Ray Whitney, who clearly had fun with his interview, said the most played song on his iPOD is “Oh Lord, It’s Hard to be Humble” by Mac Davis. Fitting, for a man who can’t stop making faces the camera during other players’ pre-game interviews.
Moscow native Sergei Samsonov’s first hockey team, at age 6, was sponsored by the Red Army. I’m sure we can’t even imagine what those practices were like.
Gone, but not forgotten – several ‘Canes players listed Erik Cole as their favorite former teammate, including Joe Corvo, who played with Cole for less than two months. This goes to show what a positive impact Cole has had on the team and its fans.
In further proof that hockey players are just like us, goaltender Michael Leighton listed his favorite thing about playing professional hockey as “all the naps.” Forget the multi-million dollar contracts, the frequent flyer miles, and the celebrity status…Leighton just wants to catch some shut-eye.
Scott Walker’s first job was at McDonald’s.
The Hurricanes have a few things to work on: namely, getting a lead and keeping it.
Carolina earned one point in the standings but dropped the first game in a 6-game swing that will take the team to Anaheim, Pittsburgh, New York, Montreal, and St. Louis. The Hurricanes scored three goals in quick succession in the second period, but allowed the Kings to climb back into the game. Michal Handzus scored his second goal with 1:79 left in overtime to give Los Angeles the win. The Kings went to 2-2 and the ‘Canes dropped to 2-1-1.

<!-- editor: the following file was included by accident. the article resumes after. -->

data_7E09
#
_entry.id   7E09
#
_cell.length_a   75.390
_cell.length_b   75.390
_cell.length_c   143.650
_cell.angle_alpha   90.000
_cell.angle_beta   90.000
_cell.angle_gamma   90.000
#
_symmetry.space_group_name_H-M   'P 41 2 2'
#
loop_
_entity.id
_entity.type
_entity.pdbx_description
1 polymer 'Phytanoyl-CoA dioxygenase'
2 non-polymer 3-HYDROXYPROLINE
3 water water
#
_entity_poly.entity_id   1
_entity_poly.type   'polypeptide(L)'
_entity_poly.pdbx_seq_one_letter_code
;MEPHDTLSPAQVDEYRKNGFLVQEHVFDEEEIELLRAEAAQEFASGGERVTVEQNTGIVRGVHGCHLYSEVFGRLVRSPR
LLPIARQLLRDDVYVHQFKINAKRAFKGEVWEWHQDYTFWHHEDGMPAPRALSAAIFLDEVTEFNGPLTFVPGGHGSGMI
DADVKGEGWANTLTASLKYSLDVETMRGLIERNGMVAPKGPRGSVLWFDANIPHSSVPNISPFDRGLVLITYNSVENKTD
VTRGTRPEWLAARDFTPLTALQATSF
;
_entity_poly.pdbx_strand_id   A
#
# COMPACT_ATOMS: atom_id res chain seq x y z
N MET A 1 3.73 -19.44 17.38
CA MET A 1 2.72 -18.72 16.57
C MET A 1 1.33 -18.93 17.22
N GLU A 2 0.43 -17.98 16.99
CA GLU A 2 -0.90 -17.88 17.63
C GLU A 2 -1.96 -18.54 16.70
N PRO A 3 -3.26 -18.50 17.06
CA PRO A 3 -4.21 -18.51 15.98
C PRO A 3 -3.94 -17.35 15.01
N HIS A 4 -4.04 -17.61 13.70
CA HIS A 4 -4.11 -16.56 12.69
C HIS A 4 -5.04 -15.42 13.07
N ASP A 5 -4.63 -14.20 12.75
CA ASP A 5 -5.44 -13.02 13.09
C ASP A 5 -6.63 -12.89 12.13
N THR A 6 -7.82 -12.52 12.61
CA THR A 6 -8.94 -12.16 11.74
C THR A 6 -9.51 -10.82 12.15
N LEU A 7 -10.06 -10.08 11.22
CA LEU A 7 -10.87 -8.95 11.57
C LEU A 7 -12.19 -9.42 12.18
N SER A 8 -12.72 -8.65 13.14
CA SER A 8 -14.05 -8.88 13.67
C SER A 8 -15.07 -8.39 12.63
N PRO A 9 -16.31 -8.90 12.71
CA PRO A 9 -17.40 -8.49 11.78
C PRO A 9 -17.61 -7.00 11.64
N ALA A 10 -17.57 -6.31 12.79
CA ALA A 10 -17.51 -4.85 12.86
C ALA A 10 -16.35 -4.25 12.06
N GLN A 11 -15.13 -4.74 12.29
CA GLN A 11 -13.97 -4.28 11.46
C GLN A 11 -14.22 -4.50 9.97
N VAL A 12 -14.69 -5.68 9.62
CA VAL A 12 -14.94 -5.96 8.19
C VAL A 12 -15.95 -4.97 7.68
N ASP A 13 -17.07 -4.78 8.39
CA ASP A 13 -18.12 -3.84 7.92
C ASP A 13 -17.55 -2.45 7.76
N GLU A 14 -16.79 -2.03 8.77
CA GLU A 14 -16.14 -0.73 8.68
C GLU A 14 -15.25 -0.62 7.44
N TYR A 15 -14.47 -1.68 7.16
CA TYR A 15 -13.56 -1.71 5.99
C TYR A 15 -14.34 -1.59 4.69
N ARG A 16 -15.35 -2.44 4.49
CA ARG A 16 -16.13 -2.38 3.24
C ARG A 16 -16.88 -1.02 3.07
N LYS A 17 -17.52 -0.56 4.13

Cam Ward looked shaky early in net for his third straight start, allowing Handzus’ first goal just 56 seconds into the game. The Hurricanes have not scored first in any of their four games this season.
Zach Boychuk suited up for his first NHL game, becoming the first Hurricanes player since Eric Staal in 2003 to play for the team in his draft year. He started out on a line with Rod Brind’Amour, logging 9:21 of ice time and recording 4 hits.
Ryan Bayda, Dan LaCouture, and Matt Cullen scored the Hurricanes’ goals within a span of 6:20 in the second period, and defenseman Niclas Wallin added two assists, good for second star honors. However, the Kings’ Dustin Brown scored a minute later and star center Anze Kopitar tallied his first of the season to tie it up midway through the third.